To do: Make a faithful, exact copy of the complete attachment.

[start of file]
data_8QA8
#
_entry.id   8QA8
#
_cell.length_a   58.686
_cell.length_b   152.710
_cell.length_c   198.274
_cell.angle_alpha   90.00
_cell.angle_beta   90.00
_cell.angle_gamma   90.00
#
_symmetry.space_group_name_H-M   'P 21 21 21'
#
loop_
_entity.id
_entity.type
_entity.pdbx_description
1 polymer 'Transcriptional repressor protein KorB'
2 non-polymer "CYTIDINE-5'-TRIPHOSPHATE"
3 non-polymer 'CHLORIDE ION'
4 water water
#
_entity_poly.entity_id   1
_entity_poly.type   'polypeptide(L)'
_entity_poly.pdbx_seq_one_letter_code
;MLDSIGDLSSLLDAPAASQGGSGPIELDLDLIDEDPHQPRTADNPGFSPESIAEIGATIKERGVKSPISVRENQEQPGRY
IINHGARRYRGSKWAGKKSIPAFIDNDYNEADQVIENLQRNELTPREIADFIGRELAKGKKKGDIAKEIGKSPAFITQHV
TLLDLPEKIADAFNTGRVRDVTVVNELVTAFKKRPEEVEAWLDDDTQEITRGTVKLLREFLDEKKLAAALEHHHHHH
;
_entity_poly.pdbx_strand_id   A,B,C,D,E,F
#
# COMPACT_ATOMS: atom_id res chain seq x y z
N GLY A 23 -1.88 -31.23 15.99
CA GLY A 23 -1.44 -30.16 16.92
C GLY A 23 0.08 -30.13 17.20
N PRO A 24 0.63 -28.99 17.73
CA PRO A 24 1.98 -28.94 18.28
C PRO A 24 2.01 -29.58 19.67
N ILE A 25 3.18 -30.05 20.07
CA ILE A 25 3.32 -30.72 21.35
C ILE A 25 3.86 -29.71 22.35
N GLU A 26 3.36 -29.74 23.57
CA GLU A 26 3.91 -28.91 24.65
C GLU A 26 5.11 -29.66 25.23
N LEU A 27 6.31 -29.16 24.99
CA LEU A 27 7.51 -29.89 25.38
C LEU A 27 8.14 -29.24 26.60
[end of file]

data_8QA8
#
_entry.id   8QA8
#
_cell.length_a   58.686
_cell.length_b   152.710
_cell.length_c   198.274
_cell.angle_alpha   90.00
_cell.angle_beta   90.00
_cell.angle_gamma   90.00
#
_symmetry.space_group_name_H-M   'P 21 21 21'
#
loop_
_entity.id
_entity.type
_entity.pdbx_description
1 polymer 'Transcriptional repressor protein KorB'
2 non-polymer "CYTIDINE-5'-TRIPHOSPHATE"
3 non-polymer 'CHLORIDE ION'
4 water water
#
_entity_poly.entity_id   1
_entity_poly.type   'polypeptide(L)'
_entity_poly.pdbx_seq_one_letter_code
;MLDSIGDLSSLLDAPAASQGGSGPIELDLDLIDEDPHQPRTADNPGFSPESIAEIGATIKERGVKSPISVRENQEQPGRY
IINHGARRYRGSKWAGKKSIPAFIDNDYNEADQVIENLQRNELTPREIADFIGRELAKGKKKGDIAKEIGKSPAFITQHV
TLLDLPEKIADAFNTGRVRDVTVVNELVTAFKKRPEEVEAWLDDDTQEITRGTVKLLREFLDEKKLAAALEHHHHHH
;
_entity_poly.pdbx_strand_id   A,B,C,D,E,F
#
# COMPACT_ATOMS: atom_id res chain seq x y z
N GLY A 23 -1.88 -31.23 15.99
CA GLY A 23 -1.44 -30.16 16.92
C GLY A 23 0.08 -30.13 17.20
N PRO A 24 0.63 -28.99 17.73
CA PRO A 24 1.98 -28.94 18.28
C PRO A 24 2.01 -29.58 19.67
N ILE A 25 3.18 -30.05 20.07
CA ILE A 25 3.32 -30.72 21.35
C ILE A 25 3.86 -29.71 22.35
N GLU A 26 3.36 -29.74 23.57
CA GLU A 26 3.91 -28.91 24.65
C GLU A 26 5.11 -29.66 25.23
N LEU A 27 6.31 -29.16 24.99
CA LEU A 27 7.51 -29.89 25.38
C LEU A 27 8.14 -29.24 26.60